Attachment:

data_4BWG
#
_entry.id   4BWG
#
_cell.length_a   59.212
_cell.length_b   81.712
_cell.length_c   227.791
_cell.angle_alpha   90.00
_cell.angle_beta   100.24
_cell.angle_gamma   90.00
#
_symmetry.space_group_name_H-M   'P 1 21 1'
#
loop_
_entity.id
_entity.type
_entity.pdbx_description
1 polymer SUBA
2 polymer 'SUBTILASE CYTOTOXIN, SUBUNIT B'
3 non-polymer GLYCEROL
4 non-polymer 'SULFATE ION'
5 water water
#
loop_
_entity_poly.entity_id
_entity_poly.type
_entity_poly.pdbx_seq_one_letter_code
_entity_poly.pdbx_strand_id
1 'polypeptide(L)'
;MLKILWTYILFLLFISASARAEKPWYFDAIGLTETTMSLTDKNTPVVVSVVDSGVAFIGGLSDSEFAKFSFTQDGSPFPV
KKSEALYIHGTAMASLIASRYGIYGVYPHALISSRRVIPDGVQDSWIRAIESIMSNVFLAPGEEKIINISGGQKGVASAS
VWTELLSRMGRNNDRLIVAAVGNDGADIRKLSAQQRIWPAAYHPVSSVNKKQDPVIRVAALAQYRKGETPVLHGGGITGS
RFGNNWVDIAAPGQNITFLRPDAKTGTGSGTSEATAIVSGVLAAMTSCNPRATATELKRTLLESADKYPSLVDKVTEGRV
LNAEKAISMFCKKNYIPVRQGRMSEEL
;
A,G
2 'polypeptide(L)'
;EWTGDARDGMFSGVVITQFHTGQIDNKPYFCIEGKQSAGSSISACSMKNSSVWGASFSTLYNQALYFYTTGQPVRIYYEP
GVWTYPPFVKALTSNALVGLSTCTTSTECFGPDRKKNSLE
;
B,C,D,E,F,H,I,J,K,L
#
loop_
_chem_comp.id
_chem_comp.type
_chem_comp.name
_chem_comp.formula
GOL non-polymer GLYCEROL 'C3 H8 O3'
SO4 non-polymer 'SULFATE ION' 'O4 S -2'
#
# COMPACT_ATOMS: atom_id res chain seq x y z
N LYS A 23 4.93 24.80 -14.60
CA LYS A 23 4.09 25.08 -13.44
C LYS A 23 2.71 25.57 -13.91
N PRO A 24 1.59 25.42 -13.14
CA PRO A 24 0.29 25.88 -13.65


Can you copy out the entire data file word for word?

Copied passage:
data_4BWG
#
_entry.id   4BWG
#
_cell.length_a   59.212
_cell.length_b   81.712
_cell.length_c   227.791
_cell.angle_alpha   90.00
_cell.angle_beta   100.24
_cell.angle_gamma   90.00
#
_symmetry.space_group_name_H-M   'P 1 21 1'
#
loop_
_entity.id
_entity.type
_entity.pdbx_description
1 polymer SUBA
2 polymer 'SUBTILASE CYTOTOXIN, SUBUNIT B'
3 non-polymer GLYCEROL
4 non-polymer 'SULFATE ION'
5 water water
#
loop_
_entity_poly.entity_id
_entity_poly.type
_entity_poly.pdbx_seq_one_letter_code
_entity_poly.pdbx_strand_id
1 'polypeptide(L)'
;MLKILWTYILFLLFISASARAEKPWYFDAIGLTETTMSLTDKNTPVVVSVVDSGVAFIGGLSDSEFAKFSFTQDGSPFPV
KKSEALYIHGTAMASLIASRYGIYGVYPHALISSRRVIPDGVQDSWIRAIESIMSNVFLAPGEEKIINISGGQKGVASAS
VWTELLSRMGRNNDRLIVAAVGNDGADIRKLSAQQRIWPAAYHPVSSVNKKQDPVIRVAALAQYRKGETPVLHGGGITGS
RFGNNWVDIAAPGQNITFLRPDAKTGTGSGTSEATAIVSGVLAAMTSCNPRATATELKRTLLESADKYPSLVDKVTEGRV
LNAEKAISMFCKKNYIPVRQGRMSEEL
;
A,G
2 'polypeptide(L)'
;EWTGDARDGMFSGVVITQFHTGQIDNKPYFCIEGKQSAGSSISACSMKNSSVWGASFSTLYNQALYFYTTGQPVRIYYEP
GVWTYPPFVKALTSNALVGLSTCTTSTECFGPDRKKNSLE
;
B,C,D,E,F,H,I,J,K,L
#
loop_
_chem_comp.id
_chem_comp.type
_chem_comp.name
_chem_comp.formula
GOL non-polymer GLYCEROL 'C3 H8 O3'
SO4 non-polymer 'SULFATE ION' 'O4 S -2'
#
# COMPACT_ATOMS: atom_id res chain seq x y z
N LYS A 23 4.93 24.80 -14.60
CA LYS A 23 4.09 25.08 -13.44
C LYS A 23 2.71 25.57 -13.91
N PRO A 24 1.59 25.42 -13.14
CA PRO A 24 0.29 25.88 -13.65